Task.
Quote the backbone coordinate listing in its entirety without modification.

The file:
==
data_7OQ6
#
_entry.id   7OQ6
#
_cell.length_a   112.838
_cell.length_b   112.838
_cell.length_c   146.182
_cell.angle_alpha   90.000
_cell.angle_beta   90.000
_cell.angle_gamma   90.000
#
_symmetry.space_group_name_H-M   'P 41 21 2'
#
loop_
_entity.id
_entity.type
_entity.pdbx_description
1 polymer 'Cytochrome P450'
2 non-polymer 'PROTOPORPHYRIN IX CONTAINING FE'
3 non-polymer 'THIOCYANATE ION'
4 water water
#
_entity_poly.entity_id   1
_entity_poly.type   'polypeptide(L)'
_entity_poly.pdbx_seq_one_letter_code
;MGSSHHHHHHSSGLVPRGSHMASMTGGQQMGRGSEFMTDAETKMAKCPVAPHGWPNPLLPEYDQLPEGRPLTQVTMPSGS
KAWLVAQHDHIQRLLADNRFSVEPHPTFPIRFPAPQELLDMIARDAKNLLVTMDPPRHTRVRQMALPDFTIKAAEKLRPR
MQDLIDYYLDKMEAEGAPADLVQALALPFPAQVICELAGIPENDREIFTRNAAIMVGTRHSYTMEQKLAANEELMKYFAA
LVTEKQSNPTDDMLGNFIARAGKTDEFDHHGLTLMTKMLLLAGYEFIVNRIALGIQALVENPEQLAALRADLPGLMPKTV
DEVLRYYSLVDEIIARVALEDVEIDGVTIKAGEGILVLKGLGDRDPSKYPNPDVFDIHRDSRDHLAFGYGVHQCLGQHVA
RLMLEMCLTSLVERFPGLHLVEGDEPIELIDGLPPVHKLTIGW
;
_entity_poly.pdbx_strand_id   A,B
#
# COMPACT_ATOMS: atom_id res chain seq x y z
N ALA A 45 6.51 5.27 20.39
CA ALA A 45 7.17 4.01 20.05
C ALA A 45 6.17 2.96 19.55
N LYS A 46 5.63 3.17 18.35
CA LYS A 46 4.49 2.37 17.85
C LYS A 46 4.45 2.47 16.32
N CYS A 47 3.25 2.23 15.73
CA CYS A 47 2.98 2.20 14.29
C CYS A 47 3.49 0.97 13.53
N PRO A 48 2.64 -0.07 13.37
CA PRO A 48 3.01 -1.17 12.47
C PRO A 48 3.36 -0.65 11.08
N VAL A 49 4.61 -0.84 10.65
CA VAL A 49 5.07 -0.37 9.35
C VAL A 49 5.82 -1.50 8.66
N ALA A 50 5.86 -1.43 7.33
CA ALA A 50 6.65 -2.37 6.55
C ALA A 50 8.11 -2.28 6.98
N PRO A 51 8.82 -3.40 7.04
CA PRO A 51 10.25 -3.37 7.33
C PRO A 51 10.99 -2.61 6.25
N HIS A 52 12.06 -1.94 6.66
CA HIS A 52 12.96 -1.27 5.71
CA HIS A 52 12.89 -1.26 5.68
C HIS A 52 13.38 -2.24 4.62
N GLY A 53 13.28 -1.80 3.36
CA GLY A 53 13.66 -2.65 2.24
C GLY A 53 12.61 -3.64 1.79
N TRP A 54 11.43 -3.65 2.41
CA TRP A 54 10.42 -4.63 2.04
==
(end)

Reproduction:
data_7OQ6
#
_entry.id   7OQ6
#
_cell.length_a   112.838
_cell.length_b   112.838
_cell.length_c   146.182
_cell.angle_alpha   90.000
_cell.angle_beta   90.000
_cell.angle_gamma   90.000
#
_symmetry.space_group_name_H-M   'P 41 21 2'
#
loop_
_entity.id
_entity.type
_entity.pdbx_description
1 polymer 'Cytochrome P450'
2 non-polymer 'PROTOPORPHYRIN IX CONTAINING FE'
3 non-polymer 'THIOCYANATE ION'
4 water water
#
_entity_poly.entity_id   1
_entity_poly.type   'polypeptide(L)'
_entity_poly.pdbx_seq_one_letter_code
;MGSSHHHHHHSSGLVPRGSHMASMTGGQQMGRGSEFMTDAETKMAKCPVAPHGWPNPLLPEYDQLPEGRPLTQVTMPSGS
KAWLVAQHDHIQRLLADNRFSVEPHPTFPIRFPAPQELLDMIARDAKNLLVTMDPPRHTRVRQMALPDFTIKAAEKLRPR
MQDLIDYYLDKMEAEGAPADLVQALALPFPAQVICELAGIPENDREIFTRNAAIMVGTRHSYTMEQKLAANEELMKYFAA
LVTEKQSNPTDDMLGNFIARAGKTDEFDHHGLTLMTKMLLLAGYEFIVNRIALGIQALVENPEQLAALRADLPGLMPKTV
DEVLRYYSLVDEIIARVALEDVEIDGVTIKAGEGILVLKGLGDRDPSKYPNPDVFDIHRDSRDHLAFGYGVHQCLGQHVA
RLMLEMCLTSLVERFPGLHLVEGDEPIELIDGLPPVHKLTIGW
;
_entity_poly.pdbx_strand_id   A,B
#
# COMPACT_ATOMS: atom_id res chain seq x y z
N ALA A 45 6.51 5.27 20.39
CA ALA A 45 7.17 4.01 20.05
C ALA A 45 6.17 2.96 19.55
N LYS A 46 5.63 3.17 18.35
CA LYS A 46 4.49 2.37 17.85
C LYS A 46 4.45 2.47 16.32
N CYS A 47 3.25 2.23 15.73
CA CYS A 47 2.98 2.20 14.29
C CYS A 47 3.49 0.97 13.53
N PRO A 48 2.64 -0.07 13.37
CA PRO A 48 3.01 -1.17 12.47
C PRO A 48 3.36 -0.65 11.08
N VAL A 49 4.61 -0.84 10.65
CA VAL A 49 5.07 -0.37 9.35
C VAL A 49 5.82 -1.50 8.66
N ALA A 50 5.86 -1.43 7.33
CA ALA A 50 6.65 -2.37 6.55
C ALA A 50 8.11 -2.28 6.98
N PRO A 51 8.82 -3.40 7.04
CA PRO A 51 10.25 -3.37 7.33
C PRO A 51 10.99 -2.61 6.25
N HIS A 52 12.06 -1.94 6.66
CA HIS A 52 12.96 -1.27 5.71
CA HIS A 52 12.89 -1.26 5.68
C HIS A 52 13.38 -2.24 4.62
N GLY A 53 13.28 -1.80 3.36
CA GLY A 53 13.66 -2.65 2.24
C GLY A 53 12.61 -3.64 1.79
N TRP A 54 11.43 -3.65 2.41
CA TRP A 54 10.42 -4.63 2.04